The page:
Put your finger over any individual constituent part, i.e., pNic, interface, bay switch or core switch, to simulate a failure and there will always be an alternative path.

I’m waiting for the customer to decide on whether to include the CFFv daughtercard in this phase of the project, and will update this post with the new design if required.

Next up, environmentals…

Those of you familiar with the HP c-Class blades will probably know that there is a superb tool called the HP BladeSystem PowerSizer 2.9, I’ve been trying to find an equivalent from IBM, but as yet have not found anything that comes as close. (Any pointers will be appreciated)

Instead I’ve had to resort to using data obtained from The Edison Group study titled Blade Server Power Study – IBM BladeCenter and HP BladeSystem, Nov 7 2007, document titled “BLL03002USEN.pdf“.

The results show, in summary a BladeCenter H chassis with 14 blades on full load will need 14,352.51 BTU/Hr with a peak power consumption of 4,208.80 Watts. Most modern datacenters with good power feeds will be able to accommodate that kind of load. Cooling requirements will be left to the customer to calculate.

Additionally, this single chassis will require 9 rack units and 4 power feeds due to the additional 2900W power supply modules.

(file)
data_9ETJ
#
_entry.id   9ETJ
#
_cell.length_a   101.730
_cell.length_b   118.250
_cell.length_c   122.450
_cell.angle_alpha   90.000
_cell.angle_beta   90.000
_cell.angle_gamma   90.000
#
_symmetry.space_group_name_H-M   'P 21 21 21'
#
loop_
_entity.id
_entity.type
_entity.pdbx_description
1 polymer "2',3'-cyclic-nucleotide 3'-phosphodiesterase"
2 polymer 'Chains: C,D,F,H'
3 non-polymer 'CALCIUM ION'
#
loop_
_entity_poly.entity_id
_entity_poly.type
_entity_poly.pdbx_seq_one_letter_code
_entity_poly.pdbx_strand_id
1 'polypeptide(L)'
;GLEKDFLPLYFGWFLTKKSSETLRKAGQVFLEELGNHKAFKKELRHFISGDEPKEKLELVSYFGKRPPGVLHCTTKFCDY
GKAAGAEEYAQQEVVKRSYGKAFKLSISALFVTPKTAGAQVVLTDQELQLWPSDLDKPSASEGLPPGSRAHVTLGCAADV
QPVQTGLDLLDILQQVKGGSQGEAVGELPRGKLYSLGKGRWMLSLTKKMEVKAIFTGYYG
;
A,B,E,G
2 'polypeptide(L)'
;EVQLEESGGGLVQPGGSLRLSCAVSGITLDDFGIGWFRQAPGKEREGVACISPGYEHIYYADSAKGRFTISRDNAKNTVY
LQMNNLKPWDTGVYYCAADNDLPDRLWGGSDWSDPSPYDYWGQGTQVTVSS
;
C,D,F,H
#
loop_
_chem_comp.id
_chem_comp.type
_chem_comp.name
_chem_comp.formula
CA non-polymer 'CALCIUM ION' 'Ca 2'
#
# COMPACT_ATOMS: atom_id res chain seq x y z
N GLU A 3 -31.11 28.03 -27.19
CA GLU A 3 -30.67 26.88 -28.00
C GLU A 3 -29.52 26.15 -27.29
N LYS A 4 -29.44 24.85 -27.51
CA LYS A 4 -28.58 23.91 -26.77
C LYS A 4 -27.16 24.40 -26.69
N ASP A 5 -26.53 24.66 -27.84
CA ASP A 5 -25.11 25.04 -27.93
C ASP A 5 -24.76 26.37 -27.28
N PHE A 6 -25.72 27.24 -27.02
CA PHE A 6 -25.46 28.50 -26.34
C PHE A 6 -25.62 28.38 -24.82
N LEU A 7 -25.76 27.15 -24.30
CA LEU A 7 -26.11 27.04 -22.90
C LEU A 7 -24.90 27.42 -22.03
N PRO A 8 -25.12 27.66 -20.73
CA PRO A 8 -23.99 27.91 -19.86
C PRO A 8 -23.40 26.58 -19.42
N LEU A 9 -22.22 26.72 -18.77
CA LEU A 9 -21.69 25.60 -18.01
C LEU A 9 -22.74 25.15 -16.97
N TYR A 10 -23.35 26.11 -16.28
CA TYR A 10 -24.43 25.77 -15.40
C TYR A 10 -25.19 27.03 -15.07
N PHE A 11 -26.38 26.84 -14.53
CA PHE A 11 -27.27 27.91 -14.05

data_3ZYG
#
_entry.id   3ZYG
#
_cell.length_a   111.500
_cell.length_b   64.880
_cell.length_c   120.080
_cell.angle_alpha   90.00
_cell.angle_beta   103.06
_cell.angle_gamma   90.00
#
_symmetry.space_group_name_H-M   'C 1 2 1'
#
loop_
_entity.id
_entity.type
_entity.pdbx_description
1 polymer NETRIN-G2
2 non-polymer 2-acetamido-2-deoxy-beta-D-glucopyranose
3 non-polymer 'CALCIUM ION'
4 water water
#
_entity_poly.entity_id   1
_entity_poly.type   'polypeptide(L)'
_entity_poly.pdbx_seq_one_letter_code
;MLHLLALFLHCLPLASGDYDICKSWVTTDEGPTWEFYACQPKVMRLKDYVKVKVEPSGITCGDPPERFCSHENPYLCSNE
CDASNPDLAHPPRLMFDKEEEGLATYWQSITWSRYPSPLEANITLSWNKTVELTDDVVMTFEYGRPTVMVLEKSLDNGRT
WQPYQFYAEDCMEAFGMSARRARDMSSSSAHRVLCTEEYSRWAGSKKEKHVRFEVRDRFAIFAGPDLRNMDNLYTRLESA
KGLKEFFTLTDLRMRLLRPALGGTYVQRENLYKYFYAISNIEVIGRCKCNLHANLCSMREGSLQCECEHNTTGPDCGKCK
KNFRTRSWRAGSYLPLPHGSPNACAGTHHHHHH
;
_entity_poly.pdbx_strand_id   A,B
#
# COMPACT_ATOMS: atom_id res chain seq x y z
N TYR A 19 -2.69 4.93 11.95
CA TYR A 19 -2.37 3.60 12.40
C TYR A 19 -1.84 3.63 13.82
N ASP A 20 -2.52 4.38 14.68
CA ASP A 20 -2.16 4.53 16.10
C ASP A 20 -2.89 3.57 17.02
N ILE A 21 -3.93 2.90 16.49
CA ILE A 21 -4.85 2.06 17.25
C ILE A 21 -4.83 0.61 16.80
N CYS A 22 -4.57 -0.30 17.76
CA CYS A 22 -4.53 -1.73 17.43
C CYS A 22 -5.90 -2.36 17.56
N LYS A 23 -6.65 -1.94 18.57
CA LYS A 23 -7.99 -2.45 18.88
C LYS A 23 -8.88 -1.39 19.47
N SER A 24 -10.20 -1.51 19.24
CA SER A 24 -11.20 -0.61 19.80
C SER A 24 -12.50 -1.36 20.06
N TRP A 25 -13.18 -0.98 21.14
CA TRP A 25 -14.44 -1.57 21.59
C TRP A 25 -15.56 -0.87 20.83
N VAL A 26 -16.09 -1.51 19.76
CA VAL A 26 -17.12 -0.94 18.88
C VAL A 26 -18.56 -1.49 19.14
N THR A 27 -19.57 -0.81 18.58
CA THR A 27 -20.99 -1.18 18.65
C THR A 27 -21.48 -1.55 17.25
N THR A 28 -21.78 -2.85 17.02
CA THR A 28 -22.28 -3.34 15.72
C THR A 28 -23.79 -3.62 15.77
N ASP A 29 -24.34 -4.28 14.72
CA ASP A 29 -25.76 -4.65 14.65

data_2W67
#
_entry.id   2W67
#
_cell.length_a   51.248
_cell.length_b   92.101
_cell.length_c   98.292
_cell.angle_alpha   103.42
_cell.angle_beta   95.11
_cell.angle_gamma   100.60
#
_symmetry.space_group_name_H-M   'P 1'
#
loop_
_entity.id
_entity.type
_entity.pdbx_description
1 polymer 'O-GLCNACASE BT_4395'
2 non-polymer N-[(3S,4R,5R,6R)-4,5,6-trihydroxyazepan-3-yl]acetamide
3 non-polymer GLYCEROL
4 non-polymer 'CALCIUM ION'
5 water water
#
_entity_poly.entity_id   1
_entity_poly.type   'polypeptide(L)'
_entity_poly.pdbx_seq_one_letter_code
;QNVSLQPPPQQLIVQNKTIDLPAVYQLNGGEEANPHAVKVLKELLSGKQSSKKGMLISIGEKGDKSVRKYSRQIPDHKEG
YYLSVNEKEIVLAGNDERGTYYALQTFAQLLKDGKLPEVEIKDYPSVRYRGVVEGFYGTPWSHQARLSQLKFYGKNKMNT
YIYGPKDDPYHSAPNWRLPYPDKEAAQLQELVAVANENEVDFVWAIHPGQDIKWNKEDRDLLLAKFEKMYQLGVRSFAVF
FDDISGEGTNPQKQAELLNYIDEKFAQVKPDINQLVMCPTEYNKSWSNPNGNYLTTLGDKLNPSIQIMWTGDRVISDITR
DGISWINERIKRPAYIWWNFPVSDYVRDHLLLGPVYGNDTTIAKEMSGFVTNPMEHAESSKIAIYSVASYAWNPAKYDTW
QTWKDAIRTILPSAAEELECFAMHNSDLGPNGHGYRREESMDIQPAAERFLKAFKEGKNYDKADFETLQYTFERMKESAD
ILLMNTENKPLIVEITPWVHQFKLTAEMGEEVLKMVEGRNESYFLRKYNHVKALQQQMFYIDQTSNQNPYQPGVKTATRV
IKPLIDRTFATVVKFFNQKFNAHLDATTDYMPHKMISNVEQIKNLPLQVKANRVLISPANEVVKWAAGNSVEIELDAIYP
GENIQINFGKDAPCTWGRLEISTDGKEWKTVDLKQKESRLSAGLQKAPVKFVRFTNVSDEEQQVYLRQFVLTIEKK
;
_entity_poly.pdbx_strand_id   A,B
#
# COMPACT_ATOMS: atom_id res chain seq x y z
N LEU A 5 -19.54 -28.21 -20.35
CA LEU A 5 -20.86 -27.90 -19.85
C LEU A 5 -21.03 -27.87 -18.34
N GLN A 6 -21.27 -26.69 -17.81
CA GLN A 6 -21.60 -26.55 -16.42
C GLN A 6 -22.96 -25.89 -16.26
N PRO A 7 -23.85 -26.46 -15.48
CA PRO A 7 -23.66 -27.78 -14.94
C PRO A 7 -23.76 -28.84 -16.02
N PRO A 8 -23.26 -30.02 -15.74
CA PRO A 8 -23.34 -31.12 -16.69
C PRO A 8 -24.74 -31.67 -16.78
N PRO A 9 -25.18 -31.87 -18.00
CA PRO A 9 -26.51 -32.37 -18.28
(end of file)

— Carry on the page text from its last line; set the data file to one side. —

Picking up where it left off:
Part 2…. Continued..

Thank you Aaron for your help with the power sizer.

Here is the output from the tool (not as nice as HP’s offerring by the way)

In the next part… network design for the x3650.

Planning a VMware ESX deployment on IBM BladeCenter H – Part 1

Well here I am, starting a new project for a new customer at a new datacenter again. This time, its a large retail organisation looking to do the usual, consolidate, virtualise, go green etc etc. They have selected IBM System X and BladeCenter H as the platforms of choice for the new VMware ESX 3 environment. So here we go with the planning….

The BladeCenter H has eight switch bays and two Advanced Management Module (AMM) bays. The two AMM act in much the same way as the Onboard Administrator on HP C Class. There are two for redundancy. Two of the eight switch bays are used for FC Switches, for this project we are using Brocade 4Gb SAN switches.

The other bays are occupied by Cisco GbE Switch Modules.

HS21s are used for the initial phase of the project. These blades can accommodate upto 6 NICs and 2 HBAs, with 2 onboard and the other 4 provided by daughtercards. The customer has elected to use 4 NICs as opposed to the 6 that I normally recommend for ESX implementations. The two extra NICs are provided by the CFFh daughtercard, this daughtercard houses 2 network adapters AND 2 Fibre Channel HBAs.

The table below (from IBM) show the interface to bay mapping.